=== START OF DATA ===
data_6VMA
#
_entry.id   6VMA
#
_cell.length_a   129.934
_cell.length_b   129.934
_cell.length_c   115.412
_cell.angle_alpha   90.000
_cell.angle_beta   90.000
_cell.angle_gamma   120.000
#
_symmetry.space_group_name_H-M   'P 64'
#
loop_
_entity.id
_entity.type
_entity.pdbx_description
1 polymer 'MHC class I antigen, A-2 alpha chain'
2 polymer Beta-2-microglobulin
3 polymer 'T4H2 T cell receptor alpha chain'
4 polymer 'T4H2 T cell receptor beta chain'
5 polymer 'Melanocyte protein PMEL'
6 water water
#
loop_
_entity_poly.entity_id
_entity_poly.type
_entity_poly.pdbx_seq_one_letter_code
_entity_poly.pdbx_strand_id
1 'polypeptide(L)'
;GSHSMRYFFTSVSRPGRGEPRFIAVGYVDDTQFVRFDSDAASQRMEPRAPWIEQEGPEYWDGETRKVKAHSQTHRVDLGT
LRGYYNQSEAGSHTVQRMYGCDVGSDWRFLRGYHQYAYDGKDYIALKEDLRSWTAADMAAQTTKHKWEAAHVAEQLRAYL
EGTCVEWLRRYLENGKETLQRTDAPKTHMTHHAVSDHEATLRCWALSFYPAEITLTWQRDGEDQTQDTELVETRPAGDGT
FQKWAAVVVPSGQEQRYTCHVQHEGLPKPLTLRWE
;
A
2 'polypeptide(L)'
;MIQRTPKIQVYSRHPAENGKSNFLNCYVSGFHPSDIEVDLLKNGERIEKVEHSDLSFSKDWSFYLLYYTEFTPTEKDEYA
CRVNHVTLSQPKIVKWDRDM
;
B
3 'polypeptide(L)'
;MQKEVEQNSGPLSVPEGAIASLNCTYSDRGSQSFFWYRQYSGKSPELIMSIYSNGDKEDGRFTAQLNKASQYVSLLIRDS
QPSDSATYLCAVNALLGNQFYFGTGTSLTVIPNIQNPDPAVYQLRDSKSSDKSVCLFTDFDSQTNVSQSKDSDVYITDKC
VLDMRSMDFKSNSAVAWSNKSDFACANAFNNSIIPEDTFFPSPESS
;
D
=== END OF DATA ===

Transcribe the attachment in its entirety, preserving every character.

data_6VMA
#
_entry.id   6VMA
#
_cell.length_a   129.934
_cell.length_b   129.934
_cell.length_c   115.412
_cell.angle_alpha   90.000
_cell.angle_beta   90.000
_cell.angle_gamma   120.000
#
_symmetry.space_group_name_H-M   'P 64'
#
loop_
_entity.id
_entity.type
_entity.pdbx_description
1 polymer 'MHC class I antigen, A-2 alpha chain'
2 polymer Beta-2-microglobulin
3 polymer 'T4H2 T cell receptor alpha chain'
4 polymer 'T4H2 T cell receptor beta chain'
5 polymer 'Melanocyte protein PMEL'
6 water water
#
loop_
_entity_poly.entity_id
_entity_poly.type
_entity_poly.pdbx_seq_one_letter_code
_entity_poly.pdbx_strand_id
1 'polypeptide(L)'
;GSHSMRYFFTSVSRPGRGEPRFIAVGYVDDTQFVRFDSDAASQRMEPRAPWIEQEGPEYWDGETRKVKAHSQTHRVDLGT
LRGYYNQSEAGSHTVQRMYGCDVGSDWRFLRGYHQYAYDGKDYIALKEDLRSWTAADMAAQTTKHKWEAAHVAEQLRAYL
EGTCVEWLRRYLENGKETLQRTDAPKTHMTHHAVSDHEATLRCWALSFYPAEITLTWQRDGEDQTQDTELVETRPAGDGT
FQKWAAVVVPSGQEQRYTCHVQHEGLPKPLTLRWE
;
A
2 'polypeptide(L)'
;MIQRTPKIQVYSRHPAENGKSNFLNCYVSGFHPSDIEVDLLKNGERIEKVEHSDLSFSKDWSFYLLYYTEFTPTEKDEYA
CRVNHVTLSQPKIVKWDRDM
;
B
3 'polypeptide(L)'
;MQKEVEQNSGPLSVPEGAIASLNCTYSDRGSQSFFWYRQYSGKSPELIMSIYSNGDKEDGRFTAQLNKASQYVSLLIRDS
QPSDSATYLCAVNALLGNQFYFGTGTSLTVIPNIQNPDPAVYQLRDSKSSDKSVCLFTDFDSQTNVSQSKDSDVYITDKC
VLDMRSMDFKSNSAVAWSNKSDFACANAFNNSIIPEDTFFPSPESS
;
D